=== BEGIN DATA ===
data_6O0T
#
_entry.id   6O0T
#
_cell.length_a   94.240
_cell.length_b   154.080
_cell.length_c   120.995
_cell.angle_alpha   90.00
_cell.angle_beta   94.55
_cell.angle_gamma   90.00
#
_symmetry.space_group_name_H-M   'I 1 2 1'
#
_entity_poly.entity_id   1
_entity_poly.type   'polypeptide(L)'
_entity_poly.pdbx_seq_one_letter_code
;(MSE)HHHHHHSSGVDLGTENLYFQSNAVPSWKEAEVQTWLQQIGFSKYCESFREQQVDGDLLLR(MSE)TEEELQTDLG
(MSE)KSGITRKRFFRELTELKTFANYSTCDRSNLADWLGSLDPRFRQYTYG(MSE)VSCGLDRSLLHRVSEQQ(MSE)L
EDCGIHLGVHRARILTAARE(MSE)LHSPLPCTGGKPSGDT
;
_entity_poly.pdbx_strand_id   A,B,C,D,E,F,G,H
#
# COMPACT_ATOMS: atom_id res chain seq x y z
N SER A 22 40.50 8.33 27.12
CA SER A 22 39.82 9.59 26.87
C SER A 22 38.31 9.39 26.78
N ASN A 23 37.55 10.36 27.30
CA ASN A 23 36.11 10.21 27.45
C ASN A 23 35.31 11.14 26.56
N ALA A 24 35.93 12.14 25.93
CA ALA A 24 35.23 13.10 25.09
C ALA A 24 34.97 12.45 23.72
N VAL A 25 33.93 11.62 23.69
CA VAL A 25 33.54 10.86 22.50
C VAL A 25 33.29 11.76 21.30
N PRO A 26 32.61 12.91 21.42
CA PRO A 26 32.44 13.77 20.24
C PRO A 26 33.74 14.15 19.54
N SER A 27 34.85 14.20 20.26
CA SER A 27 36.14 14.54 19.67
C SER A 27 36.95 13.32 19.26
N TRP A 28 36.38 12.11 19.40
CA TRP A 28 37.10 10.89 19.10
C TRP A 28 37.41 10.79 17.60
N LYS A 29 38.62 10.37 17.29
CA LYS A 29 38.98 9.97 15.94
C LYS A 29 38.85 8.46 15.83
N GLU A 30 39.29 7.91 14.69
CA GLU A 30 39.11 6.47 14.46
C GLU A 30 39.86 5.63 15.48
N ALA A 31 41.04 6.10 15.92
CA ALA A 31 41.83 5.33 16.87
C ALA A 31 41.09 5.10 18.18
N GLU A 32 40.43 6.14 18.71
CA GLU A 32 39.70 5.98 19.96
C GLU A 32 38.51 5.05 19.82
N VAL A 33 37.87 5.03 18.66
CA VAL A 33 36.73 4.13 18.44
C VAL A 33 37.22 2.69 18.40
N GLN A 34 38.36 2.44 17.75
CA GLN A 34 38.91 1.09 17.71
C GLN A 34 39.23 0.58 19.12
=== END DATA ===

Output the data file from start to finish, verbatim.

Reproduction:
data_6O0T
#
_entry.id   6O0T
#
_cell.length_a   94.240
_cell.length_b   154.080
_cell.length_c   120.995
_cell.angle_alpha   90.00
_cell.angle_beta   94.55
_cell.angle_gamma   90.00
#
_symmetry.space_group_name_H-M   'I 1 2 1'
#
_entity_poly.entity_id   1
_entity_poly.type   'polypeptide(L)'
_entity_poly.pdbx_seq_one_letter_code
;(MSE)HHHHHHSSGVDLGTENLYFQSNAVPSWKEAEVQTWLQQIGFSKYCESFREQQVDGDLLLR(MSE)TEEELQTDLG
(MSE)KSGITRKRFFRELTELKTFANYSTCDRSNLADWLGSLDPRFRQYTYG(MSE)VSCGLDRSLLHRVSEQQ(MSE)L
EDCGIHLGVHRARILTAARE(MSE)LHSPLPCTGGKPSGDT
;
_entity_poly.pdbx_strand_id   A,B,C,D,E,F,G,H
#
# COMPACT_ATOMS: atom_id res chain seq x y z
N SER A 22 40.50 8.33 27.12
CA SER A 22 39.82 9.59 26.87
C SER A 22 38.31 9.39 26.78
N ASN A 23 37.55 10.36 27.30
CA ASN A 23 36.11 10.21 27.45
C ASN A 23 35.31 11.14 26.56
N ALA A 24 35.93 12.14 25.93
CA ALA A 24 35.23 13.10 25.09
C ALA A 24 34.97 12.45 23.72
N VAL A 25 33.93 11.62 23.69
CA VAL A 25 33.54 10.86 22.50
C VAL A 25 33.29 11.76 21.30
N PRO A 26 32.61 12.91 21.42
CA PRO A 26 32.44 13.77 20.24
C PRO A 26 33.74 14.15 19.54
N SER A 27 34.85 14.20 20.26
CA SER A 27 36.14 14.54 19.67
C SER A 27 36.95 13.32 19.26
N TRP A 28 36.38 12.11 19.40
CA TRP A 28 37.10 10.89 19.10
C TRP A 28 37.41 10.79 17.60
N LYS A 29 38.62 10.37 17.29
CA LYS A 29 38.98 9.97 15.94
C LYS A 29 38.85 8.46 15.83
N GLU A 30 39.29 7.91 14.69
CA GLU A 30 39.11 6.47 14.46
C GLU A 30 39.86 5.63 15.48
N ALA A 31 41.04 6.10 15.92
CA ALA A 31 41.83 5.33 16.87
C ALA A 31 41.09 5.10 18.18
N GLU A 32 40.43 6.14 18.71
CA GLU A 32 39.70 5.98 19.96
C GLU A 32 38.51 5.05 19.82
N VAL A 33 37.87 5.03 18.66
CA VAL A 33 36.73 4.13 18.44
C VAL A 33 37.22 2.69 18.40
N GLN A 34 38.36 2.44 17.75
CA GLN A 34 38.91 1.09 17.71
C GLN A 34 39.23 0.58 19.12